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Davis, Miles w/ Tadd Dameron: Revisited (ezz-thetics by Hat Hut Records Ltd)

Between his work with Charlie Parker and before his own personal success, trumpeter Miles Davis joined the influential ensemble of pianist, composer and arranger Tadd Dameron, heard in six large ensemble pieces at New York's Royal Roost in 1949, and then in a quintet at the Paris Festival International De Jazz the same year, in both hearing a unique and confident facet to Miles' playing.

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Sound restoration & mastering by Michael Brändli, Hardstudios AG.

UPC: 752156114420

Label: ezz-thetics by Hat Hut Records Ltd
Catalog ID: ezz-thetics 1144
Squidco Product Code: 32994

Format: CD
Condition: New
Released: 2023
Country: Austria
Packaging: Cardboard Gatefold
Track 1-6 recorded live at the Royal Roost, in NYC, on February 19th and 26th, 1949.

Track 7-15 recorded at the Paris Festival Internation De Jazz, at Salle Pleyel, in Paris, France, between May 8th and 15th, 1949.


Miles Davis-trumpet

Tadd Dameron-piano

Kai Winding-trombone

Benjamin Lundy-tenor saxophone

Sahib Shihab-alto saxophone

Cecil Payne-baritone saxophone

John Collins-guitar

Curly Russell-double bass

Kenny Clarke-drums

Carlos Vidal-conga

James Moody-tenor saxophone

Barney Spieler-double bass

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Descriptions, Reviews, &c.

"We have a curious preference for the old and distressed over the young and fresh. Greek and Roman sculpture needs to be broken for us to appreciate it; we forget that it was once bright, painted, maybe even a little vulgar. We claim to appreciate the "late" works of great artists, often when their most important skills - voice, finger-speed, vision - are already fading. What a privilege it is to hear a great artist in youth and health, brimming with energy. So it is with the recordings here, taken of the 22 year old Miles Davis, working in the company of Tadd Dameron, the most creative arranger of the new bebop style.

Just as the majority of Elvis impersonators tend to mimic the older, overweight, Vegas-bound Elvis, we tend to think of Miles Davis's most defining feature, whether we think of the young, sharp-suited Miles, or the balding, extravagantly dressed wraith he was to become, as the ruined whisper that his voice had become. What a delightful shock to hear him announcing songs to a Parisian audience in clear, bright tones. And then to turn to the music and think, guiltily, of all the times that we've given even tacit support to the notion that Miles was a poor technician, an only awkward exponent of the fast complex transitions of bebop.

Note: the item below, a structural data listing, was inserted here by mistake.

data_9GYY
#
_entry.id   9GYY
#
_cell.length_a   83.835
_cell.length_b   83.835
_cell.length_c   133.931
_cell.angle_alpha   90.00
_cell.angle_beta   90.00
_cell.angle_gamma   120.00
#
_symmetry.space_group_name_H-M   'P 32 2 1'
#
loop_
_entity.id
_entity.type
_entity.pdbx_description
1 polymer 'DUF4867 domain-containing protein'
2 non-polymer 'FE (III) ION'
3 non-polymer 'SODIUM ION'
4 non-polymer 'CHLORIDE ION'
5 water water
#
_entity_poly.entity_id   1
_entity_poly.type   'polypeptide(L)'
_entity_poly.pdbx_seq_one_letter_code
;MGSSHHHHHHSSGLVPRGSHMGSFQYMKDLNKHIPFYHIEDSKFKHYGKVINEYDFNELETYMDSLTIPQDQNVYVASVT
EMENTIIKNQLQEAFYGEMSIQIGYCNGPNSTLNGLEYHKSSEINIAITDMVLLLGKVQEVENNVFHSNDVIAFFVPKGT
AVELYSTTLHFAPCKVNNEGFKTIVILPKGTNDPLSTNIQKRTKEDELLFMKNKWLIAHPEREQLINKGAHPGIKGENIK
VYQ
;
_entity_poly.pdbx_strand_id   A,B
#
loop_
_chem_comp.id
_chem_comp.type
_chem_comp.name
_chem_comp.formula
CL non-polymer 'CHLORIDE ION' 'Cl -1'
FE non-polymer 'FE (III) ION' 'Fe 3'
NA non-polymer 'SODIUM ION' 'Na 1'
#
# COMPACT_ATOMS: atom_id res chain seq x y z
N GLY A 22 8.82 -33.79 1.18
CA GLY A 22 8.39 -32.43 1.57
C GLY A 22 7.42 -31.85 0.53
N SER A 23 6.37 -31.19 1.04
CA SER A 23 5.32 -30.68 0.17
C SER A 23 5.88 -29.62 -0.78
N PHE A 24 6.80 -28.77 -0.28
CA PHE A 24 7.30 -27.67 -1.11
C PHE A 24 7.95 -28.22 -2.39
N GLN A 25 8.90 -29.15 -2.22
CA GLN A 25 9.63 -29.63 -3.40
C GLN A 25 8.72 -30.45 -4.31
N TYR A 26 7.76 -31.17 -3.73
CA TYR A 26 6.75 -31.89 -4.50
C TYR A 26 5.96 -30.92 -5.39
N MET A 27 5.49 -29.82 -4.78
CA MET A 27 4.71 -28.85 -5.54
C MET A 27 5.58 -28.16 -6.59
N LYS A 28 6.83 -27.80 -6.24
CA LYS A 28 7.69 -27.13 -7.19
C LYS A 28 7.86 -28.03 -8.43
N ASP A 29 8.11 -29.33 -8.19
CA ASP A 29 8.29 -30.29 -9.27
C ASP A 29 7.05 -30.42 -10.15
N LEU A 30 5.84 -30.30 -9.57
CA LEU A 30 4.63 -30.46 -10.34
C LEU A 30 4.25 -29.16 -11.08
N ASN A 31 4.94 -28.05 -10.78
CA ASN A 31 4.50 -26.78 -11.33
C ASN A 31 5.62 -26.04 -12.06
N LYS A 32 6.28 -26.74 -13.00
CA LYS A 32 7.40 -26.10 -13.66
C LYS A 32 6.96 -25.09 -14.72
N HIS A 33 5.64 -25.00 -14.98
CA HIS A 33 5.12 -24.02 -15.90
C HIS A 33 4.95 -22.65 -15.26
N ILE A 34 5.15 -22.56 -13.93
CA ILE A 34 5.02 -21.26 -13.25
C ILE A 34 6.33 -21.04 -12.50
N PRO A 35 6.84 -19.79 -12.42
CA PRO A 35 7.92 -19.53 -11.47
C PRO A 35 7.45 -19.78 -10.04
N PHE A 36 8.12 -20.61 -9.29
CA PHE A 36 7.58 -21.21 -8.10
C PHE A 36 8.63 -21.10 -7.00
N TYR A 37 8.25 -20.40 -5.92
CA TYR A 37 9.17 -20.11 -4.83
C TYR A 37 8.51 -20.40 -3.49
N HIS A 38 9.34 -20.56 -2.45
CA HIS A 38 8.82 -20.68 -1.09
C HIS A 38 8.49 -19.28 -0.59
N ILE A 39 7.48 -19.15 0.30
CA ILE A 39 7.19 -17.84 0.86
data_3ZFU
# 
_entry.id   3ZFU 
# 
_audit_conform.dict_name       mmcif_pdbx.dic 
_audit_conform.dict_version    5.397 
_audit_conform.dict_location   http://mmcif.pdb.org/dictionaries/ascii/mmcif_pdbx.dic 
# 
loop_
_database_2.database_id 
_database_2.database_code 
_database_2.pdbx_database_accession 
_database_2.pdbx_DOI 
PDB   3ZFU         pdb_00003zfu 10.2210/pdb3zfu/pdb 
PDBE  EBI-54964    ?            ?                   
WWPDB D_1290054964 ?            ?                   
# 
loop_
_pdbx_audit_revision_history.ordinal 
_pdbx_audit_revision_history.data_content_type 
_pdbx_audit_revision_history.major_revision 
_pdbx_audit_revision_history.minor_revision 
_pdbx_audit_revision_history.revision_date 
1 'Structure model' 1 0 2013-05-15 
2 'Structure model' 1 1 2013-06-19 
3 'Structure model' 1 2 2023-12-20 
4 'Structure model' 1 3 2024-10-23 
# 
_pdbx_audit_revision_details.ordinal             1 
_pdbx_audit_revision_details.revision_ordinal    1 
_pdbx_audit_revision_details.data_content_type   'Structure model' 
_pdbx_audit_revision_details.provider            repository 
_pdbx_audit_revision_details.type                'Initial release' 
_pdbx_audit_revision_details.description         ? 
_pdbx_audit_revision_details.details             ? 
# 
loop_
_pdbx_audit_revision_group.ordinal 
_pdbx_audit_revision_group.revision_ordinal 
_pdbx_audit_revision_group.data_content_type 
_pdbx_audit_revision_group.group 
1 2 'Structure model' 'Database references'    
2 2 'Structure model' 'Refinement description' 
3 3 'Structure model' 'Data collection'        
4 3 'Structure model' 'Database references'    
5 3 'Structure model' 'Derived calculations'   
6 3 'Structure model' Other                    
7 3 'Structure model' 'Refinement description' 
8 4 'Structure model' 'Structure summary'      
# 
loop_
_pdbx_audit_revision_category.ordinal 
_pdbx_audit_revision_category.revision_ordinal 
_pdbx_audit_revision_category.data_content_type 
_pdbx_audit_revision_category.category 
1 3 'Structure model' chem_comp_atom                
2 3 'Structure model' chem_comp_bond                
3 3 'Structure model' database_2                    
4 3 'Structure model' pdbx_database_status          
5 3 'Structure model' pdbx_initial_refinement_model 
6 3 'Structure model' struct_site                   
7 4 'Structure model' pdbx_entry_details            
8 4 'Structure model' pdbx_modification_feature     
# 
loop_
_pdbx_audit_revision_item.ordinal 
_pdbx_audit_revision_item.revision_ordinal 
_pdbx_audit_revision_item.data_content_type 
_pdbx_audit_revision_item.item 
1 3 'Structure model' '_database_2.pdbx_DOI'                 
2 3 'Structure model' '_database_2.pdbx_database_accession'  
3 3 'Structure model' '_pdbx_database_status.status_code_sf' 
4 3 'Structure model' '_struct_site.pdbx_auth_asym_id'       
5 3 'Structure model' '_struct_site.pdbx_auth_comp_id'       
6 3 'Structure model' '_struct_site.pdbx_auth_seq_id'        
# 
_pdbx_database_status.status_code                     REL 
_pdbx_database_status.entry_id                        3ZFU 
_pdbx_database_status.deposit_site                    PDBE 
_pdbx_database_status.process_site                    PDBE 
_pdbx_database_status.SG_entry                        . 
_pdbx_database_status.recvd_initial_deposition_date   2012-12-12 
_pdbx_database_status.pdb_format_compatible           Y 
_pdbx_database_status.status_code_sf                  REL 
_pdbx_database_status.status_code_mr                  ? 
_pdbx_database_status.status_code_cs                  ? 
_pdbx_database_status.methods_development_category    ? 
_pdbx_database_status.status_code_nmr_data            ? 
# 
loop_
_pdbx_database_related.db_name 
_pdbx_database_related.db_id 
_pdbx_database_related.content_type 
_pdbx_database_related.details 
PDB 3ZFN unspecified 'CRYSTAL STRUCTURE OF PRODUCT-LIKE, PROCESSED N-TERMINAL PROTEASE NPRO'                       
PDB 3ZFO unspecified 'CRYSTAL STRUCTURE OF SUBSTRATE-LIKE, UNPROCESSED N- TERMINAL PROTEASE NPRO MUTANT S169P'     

Miles's playing in 1949 gives the lie to any notion that he was technically deficient. Apart from anything else, Tadd Dameron expected a certain level of competence in his musicians and when Miles joined the Big Ten for a date at the Royal Roost, the former chicken restaurant at 1580 Broadway that had become known as the "Metropolitan Bopera House", he found himself again in the shadow of another player of exceptional brilliance, as he had been with Dizzy Gillespie in Charlie Parker's group.

Dameron's trumpet player of choice was the slightly older Fats Navarro, a twenty five year old Floridan of complex heritage, composer of "Nostalgia" and possessor of a tight, rounded trumpet tone that seemed destined to become an industry standard for modern jazz.

Navarro, though, was in poor physical and mental health. He had a narcotic addiction and struggled to control his weight, two problems that don't often go together. As a result, and aware that his word-of-mouth reputation was already high, Navarro expected generous payment for his services, and it may well be that Dameron, who was experimenting with a larger ensemble than the usual bebop combo, simply couldn't afford him. It was a happy circumstance, whatever the exact detail, that brought the arranger together with Miles Davis, who had quit Charlie Parker's group, again because he was not being paid by the strung-out saxophonist. Miles, along with John Lewis and Gerry Mulligan, had been experimenting with his own controversially multi-racial and orchestrally minded nonet, a group that aimed to move away from the intensity and speed - sometimes for its own sake - of bebop. Miles was looking for a cool, centred style that mimicked the range of the human voice and his own trumpet tone, which had less high-note sting than was fashionable, but also less of a bass component. The new "cool" jazz was also a chance to move beyond the contrafacts on popular songs that constituted the main diet of bop.

In the spring of 1949, that music was ready to undergo a transformation. Both Miles and Dameron were experimenting with their larger groups, but they were also presented with the opportunity to travel to Paris, a city that still vied with New York for the title of capital of the 20th century, to present a programme of new music at an international jazz festival there. Paris represented many different kinds of freedom to Miles Davis, personal, political, creative, sexual. It was a refuge from American racism and from the narrowness of American music criticism that imposed orthodoxy on a music that thrived on steady evolutionary change.